“Uh, okay.” Emma sips her beer. “That’s nice, I guess.” Emma doesn’t think it’s nice though. Regina looks like she’s been punched in the gut. “So you really love him?” Regina looks down at her empty plate, and Emma wonders what could be wrong. So she says it. “What the fuck is going on, Regina? I thought you two were happy together.”
“We are,” Regina insists. “It’s complicated.”
“Love shouldn’t be complicated.” The pain on Regina’s face says it all, and Emma gets a very bad feeling. “Is he… hurting you?”
“Of course not,” Regina is quick to respond, and that’s not a lie. Emma’s relief is palpable. “We’re destined. Tinkerbell told me so, many years ago.”
“Tinkerbell?” Emma asks.
The whole story comes out then. How she and Tink met, how she saw the man with the tattoo, and ran, and met him again and didn’t run. Plus everything in between, including the forgotten year in which she and Robin were barely civil to one another.
“So you’re soulmates, and you’re dating, but you don’t really love him,” Emma finally says, because Regina has been the opposite of convincing. “Why are you trying to make yourself believe that you’re supposed to be with him, when he’s not what you want?”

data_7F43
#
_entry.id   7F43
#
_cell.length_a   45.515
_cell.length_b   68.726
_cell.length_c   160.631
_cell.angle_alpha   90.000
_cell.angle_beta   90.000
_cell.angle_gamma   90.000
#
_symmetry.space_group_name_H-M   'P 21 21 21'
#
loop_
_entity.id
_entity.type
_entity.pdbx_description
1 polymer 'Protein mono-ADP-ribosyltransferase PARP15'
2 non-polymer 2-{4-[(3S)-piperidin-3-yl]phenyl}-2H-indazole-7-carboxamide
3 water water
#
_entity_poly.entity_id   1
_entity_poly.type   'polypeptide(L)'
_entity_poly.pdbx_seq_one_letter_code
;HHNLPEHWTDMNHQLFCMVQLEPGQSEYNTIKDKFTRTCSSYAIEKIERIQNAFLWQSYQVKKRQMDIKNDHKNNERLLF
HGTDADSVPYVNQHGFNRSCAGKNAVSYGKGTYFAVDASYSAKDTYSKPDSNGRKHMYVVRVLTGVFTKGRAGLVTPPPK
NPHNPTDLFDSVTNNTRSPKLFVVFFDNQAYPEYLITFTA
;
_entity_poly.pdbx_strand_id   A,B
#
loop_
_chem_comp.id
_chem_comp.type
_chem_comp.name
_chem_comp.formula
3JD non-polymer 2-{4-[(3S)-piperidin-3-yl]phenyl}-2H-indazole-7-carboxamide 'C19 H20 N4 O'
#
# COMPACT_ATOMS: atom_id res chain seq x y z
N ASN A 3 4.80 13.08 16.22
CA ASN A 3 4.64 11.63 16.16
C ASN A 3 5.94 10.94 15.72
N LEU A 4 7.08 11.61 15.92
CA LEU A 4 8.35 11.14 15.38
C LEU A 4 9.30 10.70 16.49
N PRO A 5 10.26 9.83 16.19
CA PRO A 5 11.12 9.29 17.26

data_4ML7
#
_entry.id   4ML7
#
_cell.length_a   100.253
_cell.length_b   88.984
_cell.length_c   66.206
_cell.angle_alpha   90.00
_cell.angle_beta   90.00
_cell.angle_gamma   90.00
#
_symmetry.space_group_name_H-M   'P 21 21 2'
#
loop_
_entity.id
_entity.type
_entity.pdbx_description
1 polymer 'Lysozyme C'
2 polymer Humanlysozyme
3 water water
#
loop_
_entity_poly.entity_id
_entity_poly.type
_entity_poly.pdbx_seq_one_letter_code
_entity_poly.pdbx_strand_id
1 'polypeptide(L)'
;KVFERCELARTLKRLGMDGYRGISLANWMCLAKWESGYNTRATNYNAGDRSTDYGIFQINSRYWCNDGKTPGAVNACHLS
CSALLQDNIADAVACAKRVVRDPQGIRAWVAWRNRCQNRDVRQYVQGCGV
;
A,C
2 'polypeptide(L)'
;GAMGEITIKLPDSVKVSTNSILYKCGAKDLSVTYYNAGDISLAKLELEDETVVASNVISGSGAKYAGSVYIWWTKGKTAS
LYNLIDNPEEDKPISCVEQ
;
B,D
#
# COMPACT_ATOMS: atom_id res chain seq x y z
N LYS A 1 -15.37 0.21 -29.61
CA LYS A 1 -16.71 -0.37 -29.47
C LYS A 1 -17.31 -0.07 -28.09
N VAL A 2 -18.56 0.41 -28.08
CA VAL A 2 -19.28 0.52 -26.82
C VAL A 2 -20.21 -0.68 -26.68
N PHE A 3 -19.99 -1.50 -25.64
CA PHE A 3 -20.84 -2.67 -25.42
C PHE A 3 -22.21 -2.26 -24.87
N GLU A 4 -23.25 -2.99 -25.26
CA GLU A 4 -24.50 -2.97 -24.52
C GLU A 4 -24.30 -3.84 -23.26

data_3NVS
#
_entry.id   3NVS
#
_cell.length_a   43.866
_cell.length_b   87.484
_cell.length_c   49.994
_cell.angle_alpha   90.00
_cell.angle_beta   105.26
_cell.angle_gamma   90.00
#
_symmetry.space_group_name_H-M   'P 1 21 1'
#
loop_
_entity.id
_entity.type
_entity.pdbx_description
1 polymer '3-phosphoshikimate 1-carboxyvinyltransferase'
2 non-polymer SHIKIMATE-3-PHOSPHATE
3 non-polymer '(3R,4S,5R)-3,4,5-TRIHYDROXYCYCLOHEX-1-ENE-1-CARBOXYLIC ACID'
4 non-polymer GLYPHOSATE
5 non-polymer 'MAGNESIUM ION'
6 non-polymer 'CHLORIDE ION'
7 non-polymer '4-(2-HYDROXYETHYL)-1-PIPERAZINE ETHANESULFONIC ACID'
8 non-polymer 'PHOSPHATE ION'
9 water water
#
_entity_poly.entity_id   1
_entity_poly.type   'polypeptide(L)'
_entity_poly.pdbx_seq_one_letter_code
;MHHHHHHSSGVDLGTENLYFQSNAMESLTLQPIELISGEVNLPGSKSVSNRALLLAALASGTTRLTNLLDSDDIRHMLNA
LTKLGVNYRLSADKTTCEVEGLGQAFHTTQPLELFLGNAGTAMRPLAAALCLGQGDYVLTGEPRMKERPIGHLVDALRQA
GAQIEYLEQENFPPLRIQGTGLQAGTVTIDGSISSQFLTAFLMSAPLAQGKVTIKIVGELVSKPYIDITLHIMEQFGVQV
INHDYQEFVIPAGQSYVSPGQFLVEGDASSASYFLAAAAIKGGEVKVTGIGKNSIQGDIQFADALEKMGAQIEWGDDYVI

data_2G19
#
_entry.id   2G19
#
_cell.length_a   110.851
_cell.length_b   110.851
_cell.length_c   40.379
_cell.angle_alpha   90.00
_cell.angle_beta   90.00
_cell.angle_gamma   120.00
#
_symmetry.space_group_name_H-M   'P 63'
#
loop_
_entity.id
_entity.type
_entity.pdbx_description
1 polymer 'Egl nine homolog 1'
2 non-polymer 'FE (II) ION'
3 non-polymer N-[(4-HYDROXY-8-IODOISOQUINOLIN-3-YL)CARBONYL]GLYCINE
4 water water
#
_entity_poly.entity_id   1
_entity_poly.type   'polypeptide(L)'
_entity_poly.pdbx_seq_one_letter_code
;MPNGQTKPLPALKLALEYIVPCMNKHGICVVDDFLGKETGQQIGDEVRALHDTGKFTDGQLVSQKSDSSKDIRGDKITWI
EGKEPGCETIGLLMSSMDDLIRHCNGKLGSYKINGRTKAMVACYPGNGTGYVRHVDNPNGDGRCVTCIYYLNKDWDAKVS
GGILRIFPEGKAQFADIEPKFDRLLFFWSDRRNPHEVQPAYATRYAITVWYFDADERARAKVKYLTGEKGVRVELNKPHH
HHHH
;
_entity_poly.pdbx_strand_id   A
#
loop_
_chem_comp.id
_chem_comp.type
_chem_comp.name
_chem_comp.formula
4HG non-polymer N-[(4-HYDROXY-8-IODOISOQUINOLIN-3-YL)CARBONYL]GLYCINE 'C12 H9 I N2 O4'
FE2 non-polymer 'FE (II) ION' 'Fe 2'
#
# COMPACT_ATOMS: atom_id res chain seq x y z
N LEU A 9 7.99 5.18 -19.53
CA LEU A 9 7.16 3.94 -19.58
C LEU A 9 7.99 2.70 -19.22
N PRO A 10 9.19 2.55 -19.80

“What do you know of what I want?” Regina snaps, and her speech is slow. The beer is really hitting her, and it’s hitting Emma too.
“I’ve known you for a while, Regina. It’s not that hard to tell what you want. Happiness, family, love. Those are pretty simple.” She frowns, licking her lips. “But I guess you’ve like, never been able to choose what you want in your own life, huh. Must be a pretty hard habit to break.” Maybe more beer isn’t a good idea, but Emma has made a lot of bad decisions lately, so she takes a gulp.
“Excuse me?” Regina snaps, smacking her stein on the table. Emma watches the liquid slop up the side of the mug, flying up and landing on a neighbor. He doesn’t notice, fortunately.